1. Who is the intended audience for this book?
2. Did the cover / blurb attract the right audience?
3. Did the book fulfill expectations?
4. What did they like in general and in specific about it?
5. What did they want changed / not like?

Phase 1: Pick at least one subgenre you write in, and start reading through the top 50 bestseller’s reviews like a publisher. You’ll start to notice trends, and audience expectations – and develop the filter for weeding out “this person obviously brought their mental issues to this book, and review reflects same.” Get plenty of practice on the skills and plenty of data on broader trends and audience expectations before you try to apply this to a book where you’ve got skin in the game.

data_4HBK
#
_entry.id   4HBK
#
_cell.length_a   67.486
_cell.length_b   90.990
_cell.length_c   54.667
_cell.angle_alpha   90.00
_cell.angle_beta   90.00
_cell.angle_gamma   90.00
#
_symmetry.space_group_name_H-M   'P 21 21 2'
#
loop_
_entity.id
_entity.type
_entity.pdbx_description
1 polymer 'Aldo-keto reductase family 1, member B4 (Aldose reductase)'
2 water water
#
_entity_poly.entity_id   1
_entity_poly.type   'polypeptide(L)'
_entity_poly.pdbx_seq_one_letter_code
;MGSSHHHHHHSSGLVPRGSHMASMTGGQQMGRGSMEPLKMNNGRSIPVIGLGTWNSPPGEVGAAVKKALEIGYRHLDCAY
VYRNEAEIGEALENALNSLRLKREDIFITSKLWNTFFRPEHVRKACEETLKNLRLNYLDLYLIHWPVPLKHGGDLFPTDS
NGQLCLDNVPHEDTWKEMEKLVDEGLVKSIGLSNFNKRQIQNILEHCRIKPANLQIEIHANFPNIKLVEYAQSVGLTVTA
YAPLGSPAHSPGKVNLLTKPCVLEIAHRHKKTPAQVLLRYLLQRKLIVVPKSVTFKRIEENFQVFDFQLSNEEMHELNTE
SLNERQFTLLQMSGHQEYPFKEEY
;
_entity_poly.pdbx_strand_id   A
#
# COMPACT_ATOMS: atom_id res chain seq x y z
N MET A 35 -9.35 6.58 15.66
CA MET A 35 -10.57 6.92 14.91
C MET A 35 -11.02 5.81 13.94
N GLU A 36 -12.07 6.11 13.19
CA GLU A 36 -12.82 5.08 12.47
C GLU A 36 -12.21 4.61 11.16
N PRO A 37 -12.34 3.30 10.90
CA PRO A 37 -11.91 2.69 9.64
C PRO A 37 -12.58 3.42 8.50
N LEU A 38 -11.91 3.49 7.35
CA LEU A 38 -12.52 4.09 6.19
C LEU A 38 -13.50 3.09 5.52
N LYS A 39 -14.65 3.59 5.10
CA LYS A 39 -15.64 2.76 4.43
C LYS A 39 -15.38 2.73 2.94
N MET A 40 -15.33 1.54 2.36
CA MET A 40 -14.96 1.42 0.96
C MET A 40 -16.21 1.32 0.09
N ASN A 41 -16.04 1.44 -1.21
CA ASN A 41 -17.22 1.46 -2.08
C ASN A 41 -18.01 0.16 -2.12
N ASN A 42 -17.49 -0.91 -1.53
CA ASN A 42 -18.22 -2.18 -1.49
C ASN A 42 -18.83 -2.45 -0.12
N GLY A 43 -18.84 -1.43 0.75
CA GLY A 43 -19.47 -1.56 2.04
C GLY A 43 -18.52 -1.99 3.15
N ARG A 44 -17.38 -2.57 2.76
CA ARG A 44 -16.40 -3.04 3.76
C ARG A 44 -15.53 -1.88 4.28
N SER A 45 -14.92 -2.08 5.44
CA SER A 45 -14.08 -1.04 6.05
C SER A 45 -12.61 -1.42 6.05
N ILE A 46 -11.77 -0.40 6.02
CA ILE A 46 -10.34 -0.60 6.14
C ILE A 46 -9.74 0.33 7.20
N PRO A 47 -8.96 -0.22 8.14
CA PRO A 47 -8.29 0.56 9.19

Also, on Amazon, people have the option of marking a review as helpful instead of leaving their own review. Weight reviews accordingly.

You’ll also start seeing trends of authors who have fans that read everything they put out, trends of early reviews (fanbase) versus later ones (word of mouth / browsers, and other non-prior-fans), and so on.

As you read through, you may find yourself strongly drawn to download a sample or buy a book you’re looking at. When that happens, make notes on what attracted you to that book – was it the cover? The blurb? A particular review? If a particular blurb or review made you go “I want this!”, write it down and come back later to study what made it so compelling that you can use in your own ad copy/blurb.